cap already described. The cap, being of thin sheet steel, should have the space between its inner surface and the added piece filled up solid with brazing spelter. Then drill the screw hole to required size, and make and fit the screw. Since it is impractical to cement a metal cap to wood, a piece of brass tubing about an inch long and 1/2 inch inside diameter is then brazed to under side of cap; the upper end of tube is closed with a piece of brass brazed on, and in the center is drilled a hole for a short wood screw, which holds the cap in place. A well of this type can also be fitted to a solid cap of iron, steel, bronze or other metal.

Figure 156 shows clearly the method of working out the two methods just described. Very good steel grip caps with a trap door held open or closed by a jack-knife spring, similar to buttplate traps,

Fiq. 156

can be purchased from one or two English firms handling gunsmith-ing supplies. The screw trap as described, however, answers every purpose, is neat in appearance, and comparatively easy to make.

BUTTPLATES. About the most difficult problem the amateur designer has to face is that of securing a suitable buttplate. Formerly very little thought was given to the hinders of a gun's anatomy, almost any old piece of iron that would prevent the wood from splintering being considered satisfactory. The deeply curved crescent shaped plate was very satisfactory on the old lever actions having only moderate recoil, the shape of the plate keeping the butt to the shoulder-while the lever was worked. But with the coming of bolt actions the horns of such a plate were not needed to keep the butt from slipping down, and the increased recoil of modern loads necessitated a type of plate that would distribute the blow over the largest possible area of shoulder, and with no sharp projections to stab and gouge.

The shotgun type of buttplate was found to be the best of all for use on the new day rifle. Its larger size—usually 5 inches or longer, and at least 1 5/8 inches in width, and its nearly straight shape and rounded edges made it the most comfortable as well as the most efficient. Unfortunately, these plates are usually made of the poorest kind of hard rubber, or else of horn, which is somewhat moTe durable, and good steel plates, which are the only kind suitable

for the rough use that a rifle usually is given, are hard to find. Winchester makes a very good steel shotgun buttplate tor about 60 cents. It is about 1/8 to 1/4 inch narrower than called for by the best rifle design, and an extra 1/4 inch in length would not hurt it any. Belding & Mull make a special buttplate which was designed for the B. 6c M. Model 30 Remington sporter, which more nearly approaches ideal lines. Neither of these plates has a trap for cleaning materials or what not, and recent custom has brought us to the point of demanding such a trap on the better grade rifles.

Sometimes one can remodel a military buttplate very satisfactorily. The Springfield plate is really too short; a Krag plate, which can be bought from Banncrman for a quarter, works up much better.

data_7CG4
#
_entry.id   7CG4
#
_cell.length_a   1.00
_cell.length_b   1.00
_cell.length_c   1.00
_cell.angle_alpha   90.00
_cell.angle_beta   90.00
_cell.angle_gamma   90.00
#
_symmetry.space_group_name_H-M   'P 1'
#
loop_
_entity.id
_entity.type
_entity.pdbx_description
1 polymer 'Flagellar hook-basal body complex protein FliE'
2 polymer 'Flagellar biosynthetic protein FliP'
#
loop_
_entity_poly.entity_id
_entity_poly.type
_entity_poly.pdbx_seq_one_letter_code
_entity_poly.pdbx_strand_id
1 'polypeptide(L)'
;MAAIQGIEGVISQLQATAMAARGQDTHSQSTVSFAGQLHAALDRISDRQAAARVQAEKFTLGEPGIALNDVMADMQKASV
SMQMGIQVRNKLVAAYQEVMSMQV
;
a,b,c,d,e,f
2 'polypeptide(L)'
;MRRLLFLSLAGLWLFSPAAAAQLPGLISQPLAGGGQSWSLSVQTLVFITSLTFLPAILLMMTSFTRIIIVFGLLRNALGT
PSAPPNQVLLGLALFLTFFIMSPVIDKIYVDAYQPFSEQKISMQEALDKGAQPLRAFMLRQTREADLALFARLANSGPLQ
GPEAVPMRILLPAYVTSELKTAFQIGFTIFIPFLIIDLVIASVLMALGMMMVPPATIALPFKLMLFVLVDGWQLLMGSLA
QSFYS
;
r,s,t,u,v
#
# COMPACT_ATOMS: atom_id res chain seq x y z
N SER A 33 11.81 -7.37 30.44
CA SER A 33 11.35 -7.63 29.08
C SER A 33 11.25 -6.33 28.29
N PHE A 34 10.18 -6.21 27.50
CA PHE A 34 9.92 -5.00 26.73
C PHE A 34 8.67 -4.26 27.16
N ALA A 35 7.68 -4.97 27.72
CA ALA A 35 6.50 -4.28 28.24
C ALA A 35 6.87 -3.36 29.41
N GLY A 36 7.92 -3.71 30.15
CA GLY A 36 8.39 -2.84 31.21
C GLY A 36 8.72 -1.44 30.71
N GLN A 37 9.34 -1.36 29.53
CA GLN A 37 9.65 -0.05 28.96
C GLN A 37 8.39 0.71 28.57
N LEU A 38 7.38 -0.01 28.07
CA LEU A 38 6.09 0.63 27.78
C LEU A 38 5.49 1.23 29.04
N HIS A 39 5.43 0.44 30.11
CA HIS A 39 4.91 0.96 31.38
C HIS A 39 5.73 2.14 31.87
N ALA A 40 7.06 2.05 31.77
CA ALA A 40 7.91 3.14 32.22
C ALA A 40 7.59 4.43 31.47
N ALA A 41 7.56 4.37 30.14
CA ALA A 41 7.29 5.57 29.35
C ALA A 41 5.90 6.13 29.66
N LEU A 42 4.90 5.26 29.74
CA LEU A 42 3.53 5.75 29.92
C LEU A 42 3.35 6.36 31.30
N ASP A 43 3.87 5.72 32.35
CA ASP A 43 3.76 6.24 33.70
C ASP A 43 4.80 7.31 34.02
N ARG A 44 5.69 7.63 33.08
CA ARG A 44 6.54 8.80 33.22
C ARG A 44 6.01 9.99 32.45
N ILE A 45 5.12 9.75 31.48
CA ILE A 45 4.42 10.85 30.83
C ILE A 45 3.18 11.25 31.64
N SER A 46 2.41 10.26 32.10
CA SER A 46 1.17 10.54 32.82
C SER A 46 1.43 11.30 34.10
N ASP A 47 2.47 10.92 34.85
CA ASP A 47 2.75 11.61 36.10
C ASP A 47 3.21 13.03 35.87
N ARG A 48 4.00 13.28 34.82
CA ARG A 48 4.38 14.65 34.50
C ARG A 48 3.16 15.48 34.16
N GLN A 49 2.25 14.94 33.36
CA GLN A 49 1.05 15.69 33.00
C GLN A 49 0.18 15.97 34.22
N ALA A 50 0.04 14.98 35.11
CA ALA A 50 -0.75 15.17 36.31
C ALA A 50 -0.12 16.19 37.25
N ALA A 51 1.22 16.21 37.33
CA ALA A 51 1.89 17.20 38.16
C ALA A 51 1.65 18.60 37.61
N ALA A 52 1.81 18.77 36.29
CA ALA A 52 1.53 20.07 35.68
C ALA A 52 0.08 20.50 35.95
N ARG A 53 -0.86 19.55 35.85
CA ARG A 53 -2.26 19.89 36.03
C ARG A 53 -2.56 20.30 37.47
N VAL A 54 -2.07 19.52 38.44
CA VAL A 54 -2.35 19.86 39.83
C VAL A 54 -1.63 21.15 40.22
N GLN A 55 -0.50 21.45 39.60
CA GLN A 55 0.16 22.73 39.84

It has a small round trap, not as desirable as the long oval traps on the expensive imported plates, but far better than none. A man should have acquired reasonable skill at forge and anvil to do a first class job of reshaping this plate. First remove the trap, trap spring and screw. Then heat the toe and straighten out the forward bend. Heat entire plate and curve it very slightly from heel to toe. Heat it again and round the plate slightly from side to side over the horn of the anvil, taking care to preserve the heel to toe curve while doing this. Next heat the trap, and bend it slightly from side to side, and refit it into its hole. This requires very careful work, and it will very likely be necessary to do some filing, due to the hole having been misshapen by the bending of the plate. Work it down carefully until the trap fits close all around the edge, and is snugly seated against the beveled edge of the hole. Now assemble the trap and plate, and file down their surfaces smoothly; round edges of plate and grind or file outer edges to exact shape desired. The long round-end lip at heel can be cut off, leaving only about 1/4 or 3/8 inch projecting, and this ground to a point. The square edge at heel should also be well rounded, and a screw hole drilled and countersunk near the heel, the original hole in lip having been removed. The plate and trap should then be polished, and the surface either file-checked or sharply stippled, as described in Chapter 19.

It's easy to say "file-checked"—doing the job is another matter. I have never found any dependable method for spacing file cut» accurately enough to call it checking; if one has plenty of time and patience, a good 6harp 3 square file can be used to turn out a fine job, simply gauging the spacing of the lines by eye; but it is a slow process, and really amounts to engraving. with a file. Knurling is usually out of the question without a very costly set-up of special fixtures, so the stippling method, using either a dental engine or a prick punch and hammer, offers the readiest solution.

It is possible to take the B. & M., the Winchester, or any similar steel plate and make and fit a trap in it as desired. The round trap is of course easiest to fit, and may be taken from a Krag or Spring-

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